Team abstraction

Overall Objectives
Scientific Foundations
Application Domains
New Results
Contracts and Grants with Industry
Other Grants and Activities

Section: New Results

Symbolic abstractions

Array Content Analysis

Participants : Patrick Cousot, Radhia Cousot, Francesco Logozzo [Microsoft Research (Redmond, USA)] .

In [23] , we introduce FunArray , a parametric segmentation abstract domain functor for the fully automatic and scalable analysis of array content properties. The functor enables a natural, painless and efficient lifting of existing abstract domains for scalar variables to the analysis of uniform compound data-structures such as arrays and collections (as well as matrices when instantiating the functor on itself). The analysis automatically and semantically divides arrays into consecutive non-overlapping possibly empty segments. Segments are delimited by sets of bound expressions and abstracted uniformly. All bound expressions appearing in a set are equal in the concrete. The FunArray can be naturally combined via reduced product with any existing analysis for scalar variables. The bound expressions, the segment abstractions and the reduction operator are the three parameters of the analysis. Once the functor has been instantiated with fixed parameters, the analysis is fully automatic.

We first prototyped FunArray in Arrayal to adjust and experiment with the abstractions and the algorithms to obtain the appropriate precision/ratio cost. Then we implemented it into Clousot , an abstract interpretation-based static contract checker for .NET . We empirically validated the precision and the performance of the analysis by running it on the main libraries of .NET and on its own code. We were able to infer thousands of invariants and verify the implementation with a modest overhead (circa 1%). To the best of our knowledge this is the first analysis of this kind applied to such a large code base, and proven to scale.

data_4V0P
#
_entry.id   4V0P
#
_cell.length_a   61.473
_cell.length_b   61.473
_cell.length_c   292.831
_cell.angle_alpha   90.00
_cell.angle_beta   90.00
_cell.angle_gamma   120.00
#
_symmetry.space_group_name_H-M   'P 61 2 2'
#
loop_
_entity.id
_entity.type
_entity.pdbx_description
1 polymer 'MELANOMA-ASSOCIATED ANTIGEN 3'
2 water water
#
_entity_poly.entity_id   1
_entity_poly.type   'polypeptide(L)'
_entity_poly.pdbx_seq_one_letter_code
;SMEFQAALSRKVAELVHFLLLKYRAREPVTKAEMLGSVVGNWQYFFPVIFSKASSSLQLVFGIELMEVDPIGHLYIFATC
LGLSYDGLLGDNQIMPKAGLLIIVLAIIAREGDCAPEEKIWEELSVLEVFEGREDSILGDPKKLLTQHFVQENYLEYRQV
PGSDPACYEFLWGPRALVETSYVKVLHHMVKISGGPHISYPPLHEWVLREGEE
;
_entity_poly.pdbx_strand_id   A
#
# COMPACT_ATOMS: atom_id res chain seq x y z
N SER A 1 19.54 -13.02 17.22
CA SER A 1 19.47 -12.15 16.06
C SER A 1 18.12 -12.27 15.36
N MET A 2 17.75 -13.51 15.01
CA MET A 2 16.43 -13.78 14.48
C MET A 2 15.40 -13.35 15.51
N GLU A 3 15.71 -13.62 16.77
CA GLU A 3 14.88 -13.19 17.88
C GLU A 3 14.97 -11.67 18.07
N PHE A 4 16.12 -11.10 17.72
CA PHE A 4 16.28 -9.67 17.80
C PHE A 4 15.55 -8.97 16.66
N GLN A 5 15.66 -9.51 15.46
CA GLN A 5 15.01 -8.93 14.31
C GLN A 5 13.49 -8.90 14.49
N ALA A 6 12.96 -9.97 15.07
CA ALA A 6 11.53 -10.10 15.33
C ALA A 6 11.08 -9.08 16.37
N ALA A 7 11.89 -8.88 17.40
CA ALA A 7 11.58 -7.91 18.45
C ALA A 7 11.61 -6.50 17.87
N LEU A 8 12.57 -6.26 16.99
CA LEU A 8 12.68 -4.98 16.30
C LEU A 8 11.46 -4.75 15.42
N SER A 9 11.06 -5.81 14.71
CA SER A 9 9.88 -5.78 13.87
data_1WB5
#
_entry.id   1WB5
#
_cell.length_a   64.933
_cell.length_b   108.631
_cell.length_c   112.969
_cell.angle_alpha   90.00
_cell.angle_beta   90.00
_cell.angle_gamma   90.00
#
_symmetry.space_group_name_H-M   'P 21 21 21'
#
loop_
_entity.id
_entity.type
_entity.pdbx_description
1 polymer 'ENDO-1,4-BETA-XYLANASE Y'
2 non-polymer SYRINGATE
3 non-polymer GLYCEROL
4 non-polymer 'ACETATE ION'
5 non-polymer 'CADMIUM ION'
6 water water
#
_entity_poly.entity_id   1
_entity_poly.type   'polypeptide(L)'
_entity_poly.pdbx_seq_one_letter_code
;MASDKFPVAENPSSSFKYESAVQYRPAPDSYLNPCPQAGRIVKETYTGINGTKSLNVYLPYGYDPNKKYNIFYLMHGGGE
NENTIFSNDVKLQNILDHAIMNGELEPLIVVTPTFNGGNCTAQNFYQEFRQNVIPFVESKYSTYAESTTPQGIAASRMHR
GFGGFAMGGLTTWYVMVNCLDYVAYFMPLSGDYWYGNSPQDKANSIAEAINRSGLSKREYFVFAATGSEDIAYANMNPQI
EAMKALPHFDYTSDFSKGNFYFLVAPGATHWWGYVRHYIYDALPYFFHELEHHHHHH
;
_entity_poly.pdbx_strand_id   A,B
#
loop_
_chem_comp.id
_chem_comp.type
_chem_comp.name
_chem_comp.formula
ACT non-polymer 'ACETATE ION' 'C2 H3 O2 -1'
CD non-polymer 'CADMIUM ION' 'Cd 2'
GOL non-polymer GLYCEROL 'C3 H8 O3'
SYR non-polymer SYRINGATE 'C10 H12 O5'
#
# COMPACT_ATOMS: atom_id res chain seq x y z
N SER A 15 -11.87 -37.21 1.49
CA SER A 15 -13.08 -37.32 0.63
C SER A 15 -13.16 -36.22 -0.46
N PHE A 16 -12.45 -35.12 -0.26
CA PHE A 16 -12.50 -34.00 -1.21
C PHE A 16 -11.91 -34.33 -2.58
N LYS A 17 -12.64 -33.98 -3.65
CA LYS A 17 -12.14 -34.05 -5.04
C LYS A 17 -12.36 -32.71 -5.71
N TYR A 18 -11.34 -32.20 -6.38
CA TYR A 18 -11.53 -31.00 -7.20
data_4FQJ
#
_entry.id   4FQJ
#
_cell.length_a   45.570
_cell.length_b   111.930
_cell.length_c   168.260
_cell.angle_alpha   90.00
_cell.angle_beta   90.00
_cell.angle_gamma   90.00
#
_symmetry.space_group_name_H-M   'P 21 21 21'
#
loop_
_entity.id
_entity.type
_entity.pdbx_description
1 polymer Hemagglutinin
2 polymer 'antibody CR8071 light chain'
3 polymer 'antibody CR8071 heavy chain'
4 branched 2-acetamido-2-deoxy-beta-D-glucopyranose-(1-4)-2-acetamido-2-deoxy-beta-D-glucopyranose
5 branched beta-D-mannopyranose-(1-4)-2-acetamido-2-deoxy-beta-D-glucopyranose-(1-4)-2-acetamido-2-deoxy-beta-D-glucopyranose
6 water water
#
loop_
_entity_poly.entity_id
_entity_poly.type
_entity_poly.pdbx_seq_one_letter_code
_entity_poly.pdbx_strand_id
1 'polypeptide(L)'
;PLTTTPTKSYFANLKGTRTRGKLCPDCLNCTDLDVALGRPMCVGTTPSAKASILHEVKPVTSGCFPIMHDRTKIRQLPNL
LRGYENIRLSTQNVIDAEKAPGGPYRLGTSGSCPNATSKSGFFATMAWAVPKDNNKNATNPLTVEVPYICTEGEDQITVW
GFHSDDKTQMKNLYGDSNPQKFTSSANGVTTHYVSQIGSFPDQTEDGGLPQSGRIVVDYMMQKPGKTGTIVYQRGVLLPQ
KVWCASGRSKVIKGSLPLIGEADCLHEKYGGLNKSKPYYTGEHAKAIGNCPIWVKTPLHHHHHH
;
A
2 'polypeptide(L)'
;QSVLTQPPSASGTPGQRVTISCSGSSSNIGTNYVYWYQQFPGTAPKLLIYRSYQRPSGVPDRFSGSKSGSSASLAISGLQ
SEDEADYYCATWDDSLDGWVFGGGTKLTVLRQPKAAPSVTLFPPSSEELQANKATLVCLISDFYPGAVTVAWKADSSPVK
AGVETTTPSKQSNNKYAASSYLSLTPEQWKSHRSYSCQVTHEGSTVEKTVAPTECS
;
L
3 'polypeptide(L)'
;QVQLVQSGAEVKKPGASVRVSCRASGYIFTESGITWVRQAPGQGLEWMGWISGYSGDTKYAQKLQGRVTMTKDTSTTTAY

Segmented Decision Tree Abstract Domain

Participants : Patrick Cousot, Radhia Cousot, Laurent Mauborgne [IMDEA Software (Madrid, Spain)] .

The key to precision and scalability in all formal methods for static program analysis and verification is the handling of disjunctions arising in relational analyses, the flow-sensitive traversal of conditionals and loops, the context-sensitive inter-procedural calls, the interleaving of concurrent threads, etc. Explicit case enumeration immediately yields to combinatorial explosion. The art of scalable static analysis is therefore to abstract disjunctions to minimize cost while preserving weak forms of disjunctions for expressivity. Building upon packed binary decision trees to handle disjunction in tests, loops and procedure/function calls and array segmentation to handle disjunctions in array content analysis, we have introduced segmented decision trees in [34] to allow for more expressivity while mastering costs via widenings.

Precondition Inference

Participants : Patrick Cousot, Radhia Cousot, Francesco Logozzo [Microsoft Research (Redmond, USA)] .

In the context of program design by contracts, programmers often insert assertions in their code to be optionally checked at runtime, at least during the debugging phase. These assertions would better be given as a precondition of the method/procedure in which they appear. Potential errors would be discovered earlier and, more importantly, the precondition could be used in the context of separate static program analysis as part of the abstract semantics of the code. However in the case of collections (data structures such as arrays, lists, etc) checking both the precondition and the assertions at runtime appears superfluous and costly. So the precondition is often omitted since it is checked anyway at runtime by the assertions. It follows that the static analysis can be much less precise, a fact that can be difficult to understand since “the precondition and assertions are equivalent” (i.e. at runtime, up to the time at which warnings are produced, but not statically) e.g. for separate static analysis.

In [24] , we define precisely and formally the contract inference problem from intermittent assertions on scalar variables and elements of collections inserted in the code by the programmer. Our definition excludes no good run even when a non-deterministic choice (e.g. an interactive input) could lead to a bad one. We then introduce new abstract interpretation-based methods to automatically infer both the static contract precondition of a method/procedure and the code to check it at runtime on scalar and collection variables.


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